Boris Johnson twisted the knife on Keir Starmer today hammering his ‘unbelievable silence’ on rail strikes.
At a bruising PMQs, Mr Johnson accused the Labour leader of lacking the ‘gumption’ to condemn the industrial action crippling the country because unions funded his party.
He swiped that Sir Keir’s MPs had been photographed ‘out on the picket lines literally holding hands with Arthur Scargill’, adding: ‘It’s worse than under Jeremy Corbyn.’
But Sir Keir hit back that Mr Johnson needed to ‘do your job’ and settle the strikes.
The bitter exchanges came as Sir Keir faces a major revolt after dozens of his MPs ignored his pleas by making very public shows of support.
They included at least four front benchers, while Mr Scargill – who led the miners’ strikes in the 1980s – was also out to endorse the action.
Deputy leader Angela Rayner inflamed simmering tensions by openly backing the strikes, saying the RMT union had ‘no choice’ as it demands a pay rise of more than 7 per cent.
But Sir Keir himself was accused of into ‘hiding’ after refusing to make any comment on the biggest industrial dispute for 30 years.
Boris Johnson (left) twisted the knife on Keir Starmer (right) today hammering his ‘unbelievable silence’ on rail strikes
Red line: Labour MPs at London’s Victoria station yesterday, from left: 1. Beth Winter (Cynon Valley), 2. Kim Johnson (Liverpool Riverside), 3. Rachael Maskell (York Central), 4. Ian Mearns (Gateshead), 5. Richard Burgon (Leeds East), 6. Zarah Sultana (Coventry South), 7. Ian Byrne (Liverpool West Derby), 8. Rebecca Long-Bailey (Salford and Eccles), 9. Dan Carden (Liverpool Walton), 10. Paula Barker (Liverpool Wavertree)
Furious commuters form huge queues as Tube stations stay SHUT despite strikes being off today
London’s busiest Tube stations were still closed at 8am today after ‘underhand’ RMT tactics meant that militant workers on strike were late to work this morning.
Huge queues formed outside seven Underground stations remained shuttered at 9.30am because of a lack of staff, while tempers flared at Paddington, Stratford, King’s Cross/St Pancras and more than a dozen other sites in all corners of the capital, MailOnline can reveal.
Many commuters tweeted TfL demanding to know why their local stations were open at 8am as promised. Others posted pictures of empty Tube trains with no drivers. Those who managed to get onto trains found services were few and far between – and rammed. After a skeleton service yesterday, trains are in the wrong place and only 60% of the 20,000 normal weekday services will be able to operate today.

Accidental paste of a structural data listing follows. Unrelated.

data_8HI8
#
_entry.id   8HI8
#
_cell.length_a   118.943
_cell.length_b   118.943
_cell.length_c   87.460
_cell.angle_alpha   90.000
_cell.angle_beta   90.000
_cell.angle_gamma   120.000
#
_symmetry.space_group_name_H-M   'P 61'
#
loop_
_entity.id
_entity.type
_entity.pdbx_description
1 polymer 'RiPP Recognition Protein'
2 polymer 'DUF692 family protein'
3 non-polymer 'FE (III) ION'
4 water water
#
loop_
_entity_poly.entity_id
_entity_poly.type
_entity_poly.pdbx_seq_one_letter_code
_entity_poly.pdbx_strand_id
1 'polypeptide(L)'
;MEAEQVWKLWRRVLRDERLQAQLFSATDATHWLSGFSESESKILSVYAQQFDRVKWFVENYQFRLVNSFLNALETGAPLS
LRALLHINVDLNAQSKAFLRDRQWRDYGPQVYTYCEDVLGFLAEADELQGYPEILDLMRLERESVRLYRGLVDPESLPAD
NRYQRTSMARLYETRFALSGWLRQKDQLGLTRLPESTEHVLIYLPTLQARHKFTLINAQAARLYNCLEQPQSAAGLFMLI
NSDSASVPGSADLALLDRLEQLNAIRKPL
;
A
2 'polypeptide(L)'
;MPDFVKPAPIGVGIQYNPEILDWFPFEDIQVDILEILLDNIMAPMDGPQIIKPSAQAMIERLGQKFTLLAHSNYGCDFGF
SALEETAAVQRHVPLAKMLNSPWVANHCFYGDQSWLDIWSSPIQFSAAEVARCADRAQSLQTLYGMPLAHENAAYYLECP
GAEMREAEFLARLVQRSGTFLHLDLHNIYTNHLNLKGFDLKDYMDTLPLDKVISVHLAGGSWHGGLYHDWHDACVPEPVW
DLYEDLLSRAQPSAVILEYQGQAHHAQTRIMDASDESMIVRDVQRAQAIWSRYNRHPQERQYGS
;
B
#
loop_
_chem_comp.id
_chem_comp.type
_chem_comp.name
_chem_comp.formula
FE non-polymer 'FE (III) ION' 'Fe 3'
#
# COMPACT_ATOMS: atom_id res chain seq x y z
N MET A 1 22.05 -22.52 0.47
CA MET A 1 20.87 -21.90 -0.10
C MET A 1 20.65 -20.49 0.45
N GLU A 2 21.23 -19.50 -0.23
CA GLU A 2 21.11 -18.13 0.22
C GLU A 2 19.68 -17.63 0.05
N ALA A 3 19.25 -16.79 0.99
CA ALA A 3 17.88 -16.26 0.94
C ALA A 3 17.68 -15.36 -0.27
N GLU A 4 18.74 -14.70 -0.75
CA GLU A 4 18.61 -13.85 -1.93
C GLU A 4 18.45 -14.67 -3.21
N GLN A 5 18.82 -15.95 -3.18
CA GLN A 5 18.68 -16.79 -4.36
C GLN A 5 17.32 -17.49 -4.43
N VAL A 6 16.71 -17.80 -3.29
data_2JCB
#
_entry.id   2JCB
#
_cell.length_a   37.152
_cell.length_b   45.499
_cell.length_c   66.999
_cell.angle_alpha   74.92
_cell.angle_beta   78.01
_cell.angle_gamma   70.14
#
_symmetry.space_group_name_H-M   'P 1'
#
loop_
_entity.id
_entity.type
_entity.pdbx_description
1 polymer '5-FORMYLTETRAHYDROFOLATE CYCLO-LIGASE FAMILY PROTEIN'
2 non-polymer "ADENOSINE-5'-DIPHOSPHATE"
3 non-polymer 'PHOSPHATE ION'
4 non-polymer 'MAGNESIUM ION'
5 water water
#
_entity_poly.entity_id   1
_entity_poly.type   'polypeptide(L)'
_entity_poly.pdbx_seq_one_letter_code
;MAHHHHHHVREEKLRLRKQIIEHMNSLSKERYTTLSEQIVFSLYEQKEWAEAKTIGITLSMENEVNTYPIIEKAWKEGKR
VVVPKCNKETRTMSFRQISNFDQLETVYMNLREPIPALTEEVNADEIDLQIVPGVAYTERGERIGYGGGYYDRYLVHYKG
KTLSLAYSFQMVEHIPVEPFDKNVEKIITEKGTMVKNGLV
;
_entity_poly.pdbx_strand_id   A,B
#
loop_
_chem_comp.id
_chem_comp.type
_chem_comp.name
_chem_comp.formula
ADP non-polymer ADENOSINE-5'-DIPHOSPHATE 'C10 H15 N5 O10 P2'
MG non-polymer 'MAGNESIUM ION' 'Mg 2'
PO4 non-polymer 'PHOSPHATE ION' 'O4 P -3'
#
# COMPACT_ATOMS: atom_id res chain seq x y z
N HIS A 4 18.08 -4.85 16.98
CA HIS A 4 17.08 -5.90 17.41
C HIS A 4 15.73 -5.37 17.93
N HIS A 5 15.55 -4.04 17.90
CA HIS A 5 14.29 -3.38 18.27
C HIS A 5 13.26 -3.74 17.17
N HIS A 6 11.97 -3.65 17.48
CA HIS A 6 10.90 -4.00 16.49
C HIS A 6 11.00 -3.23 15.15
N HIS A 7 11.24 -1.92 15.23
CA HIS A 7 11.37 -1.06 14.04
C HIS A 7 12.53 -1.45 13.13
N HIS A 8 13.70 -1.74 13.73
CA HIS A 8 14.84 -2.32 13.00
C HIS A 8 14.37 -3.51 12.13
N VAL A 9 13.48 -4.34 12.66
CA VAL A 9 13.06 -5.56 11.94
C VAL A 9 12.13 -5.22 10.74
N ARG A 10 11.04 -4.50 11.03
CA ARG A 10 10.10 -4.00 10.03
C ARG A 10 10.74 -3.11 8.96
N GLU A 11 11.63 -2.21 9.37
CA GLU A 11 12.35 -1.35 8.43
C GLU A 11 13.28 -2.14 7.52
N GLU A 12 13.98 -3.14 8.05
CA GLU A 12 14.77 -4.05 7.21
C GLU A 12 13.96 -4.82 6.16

Traffic was as heavy as yesterday because more people had to use their cars. There were 2,046 traffic jams in London this morning, covering a total length of 834 miles, and a 30-minute journey was taking an average of an hour, according to traffic data analyst TomTom.
But the biggest strikes in 30 years have also forced millions of people to WFH again for the second day in a row as Mick Lynch attempts to bring Britain to its knees.
Eerie photos yesterday showed deserted town and city centres across the country, in scenes reminiscent of the ‘darkest days of Covid’ when whole swathes of the economy were devastated by lockdown.
In the Commons, Mr Johnson raged that Sir Keir ‘hasn’t even got the gumption to speak out against the rail strikes’.
‘We are making sure that we do everything we can to prevent these strikes. He knows it is up to the railway companies to negotiate, that is their job. We’ve spent £16 billion looking after the railways throughout the pandemic, that’s cost every household £600.
He added: ‘We know why he won’t condemn the strikes, we know why even now he hasn’t got the gumption to call out his MPs for going out to support the pickets. The reason his authority is on the line in this matter is that they take £10million… that’s the fee the learned gentleman opposite is receiving for the case he is failing to make.’
Sir Keir said the PM and Grant Shapps had not ‘attended a single meeting, held a conversation or lifted a finger to stop these strikes’.